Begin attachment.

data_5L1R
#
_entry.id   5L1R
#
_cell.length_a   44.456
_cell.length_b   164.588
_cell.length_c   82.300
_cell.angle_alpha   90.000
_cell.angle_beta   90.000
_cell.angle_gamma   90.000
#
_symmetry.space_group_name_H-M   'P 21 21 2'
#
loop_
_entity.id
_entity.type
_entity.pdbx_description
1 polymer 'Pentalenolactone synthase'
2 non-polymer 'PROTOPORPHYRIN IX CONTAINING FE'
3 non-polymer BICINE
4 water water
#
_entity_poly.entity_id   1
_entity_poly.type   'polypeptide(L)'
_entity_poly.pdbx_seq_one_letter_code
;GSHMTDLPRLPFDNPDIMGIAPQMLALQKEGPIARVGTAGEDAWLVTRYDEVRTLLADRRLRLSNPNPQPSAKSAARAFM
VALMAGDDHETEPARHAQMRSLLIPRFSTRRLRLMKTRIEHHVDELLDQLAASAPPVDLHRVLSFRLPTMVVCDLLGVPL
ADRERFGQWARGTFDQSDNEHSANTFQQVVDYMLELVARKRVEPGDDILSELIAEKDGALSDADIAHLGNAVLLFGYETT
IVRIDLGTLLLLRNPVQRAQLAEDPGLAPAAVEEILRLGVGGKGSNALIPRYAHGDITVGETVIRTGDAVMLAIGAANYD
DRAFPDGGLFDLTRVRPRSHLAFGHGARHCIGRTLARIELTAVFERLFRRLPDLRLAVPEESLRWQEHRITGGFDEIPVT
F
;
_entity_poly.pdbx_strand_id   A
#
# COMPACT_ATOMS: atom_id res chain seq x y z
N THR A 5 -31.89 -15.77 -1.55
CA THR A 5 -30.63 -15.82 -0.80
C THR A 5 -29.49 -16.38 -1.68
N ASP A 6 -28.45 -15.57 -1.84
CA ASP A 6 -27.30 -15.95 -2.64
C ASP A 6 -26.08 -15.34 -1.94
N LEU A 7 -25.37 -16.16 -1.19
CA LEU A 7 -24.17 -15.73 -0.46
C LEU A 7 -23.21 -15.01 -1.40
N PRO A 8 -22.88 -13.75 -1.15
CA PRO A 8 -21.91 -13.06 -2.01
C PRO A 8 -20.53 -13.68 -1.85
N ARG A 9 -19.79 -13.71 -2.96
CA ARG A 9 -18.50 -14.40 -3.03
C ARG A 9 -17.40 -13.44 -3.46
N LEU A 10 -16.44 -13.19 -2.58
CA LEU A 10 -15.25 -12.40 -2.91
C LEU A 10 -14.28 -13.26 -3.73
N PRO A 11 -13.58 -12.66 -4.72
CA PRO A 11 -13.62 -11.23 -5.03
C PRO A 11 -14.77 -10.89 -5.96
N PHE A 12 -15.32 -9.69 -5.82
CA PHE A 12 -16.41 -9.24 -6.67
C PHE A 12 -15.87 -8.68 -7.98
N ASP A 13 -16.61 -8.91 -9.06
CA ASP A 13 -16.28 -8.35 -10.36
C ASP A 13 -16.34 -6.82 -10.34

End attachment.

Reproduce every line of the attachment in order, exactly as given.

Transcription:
data_5L1R
#
_entry.id   5L1R
#
_cell.length_a   44.456
_cell.length_b   164.588
_cell.length_c   82.300
_cell.angle_alpha   90.000
_cell.angle_beta   90.000
_cell.angle_gamma   90.000
#
_symmetry.space_group_name_H-M   'P 21 21 2'
#
loop_
_entity.id
_entity.type
_entity.pdbx_description
1 polymer 'Pentalenolactone synthase'
2 non-polymer 'PROTOPORPHYRIN IX CONTAINING FE'
3 non-polymer BICINE
4 water water
#
_entity_poly.entity_id   1
_entity_poly.type   'polypeptide(L)'
_entity_poly.pdbx_seq_one_letter_code
;GSHMTDLPRLPFDNPDIMGIAPQMLALQKEGPIARVGTAGEDAWLVTRYDEVRTLLADRRLRLSNPNPQPSAKSAARAFM
VALMAGDDHETEPARHAQMRSLLIPRFSTRRLRLMKTRIEHHVDELLDQLAASAPPVDLHRVLSFRLPTMVVCDLLGVPL
ADRERFGQWARGTFDQSDNEHSANTFQQVVDYMLELVARKRVEPGDDILSELIAEKDGALSDADIAHLGNAVLLFGYETT
IVRIDLGTLLLLRNPVQRAQLAEDPGLAPAAVEEILRLGVGGKGSNALIPRYAHGDITVGETVIRTGDAVMLAIGAANYD
DRAFPDGGLFDLTRVRPRSHLAFGHGARHCIGRTLARIELTAVFERLFRRLPDLRLAVPEESLRWQEHRITGGFDEIPVT
F
;
_entity_poly.pdbx_strand_id   A
#
# COMPACT_ATOMS: atom_id res chain seq x y z
N THR A 5 -31.89 -15.77 -1.55
CA THR A 5 -30.63 -15.82 -0.80
C THR A 5 -29.49 -16.38 -1.68
N ASP A 6 -28.45 -15.57 -1.84
CA ASP A 6 -27.30 -15.95 -2.64
C ASP A 6 -26.08 -15.34 -1.94
N LEU A 7 -25.37 -16.16 -1.19
CA LEU A 7 -24.17 -15.73 -0.46
C LEU A 7 -23.21 -15.01 -1.40
N PRO A 8 -22.88 -13.75 -1.15
CA PRO A 8 -21.91 -13.06 -2.01
C PRO A 8 -20.53 -13.68 -1.85
N ARG A 9 -19.79 -13.71 -2.96
CA ARG A 9 -18.50 -14.40 -3.03
C ARG A 9 -17.40 -13.44 -3.46
N LEU A 10 -16.44 -13.19 -2.58
CA LEU A 10 -15.25 -12.40 -2.91
C LEU A 10 -14.28 -13.26 -3.73
N PRO A 11 -13.58 -12.66 -4.72
CA PRO A 11 -13.62 -11.23 -5.03
C PRO A 11 -14.77 -10.89 -5.96
N PHE A 12 -15.32 -9.69 -5.82
CA PHE A 12 -16.41 -9.24 -6.67
C PHE A 12 -15.87 -8.68 -7.98
N ASP A 13 -16.61 -8.91 -9.06
CA ASP A 13 -16.28 -8.35 -10.36
C ASP A 13 -16.34 -6.82 -10.34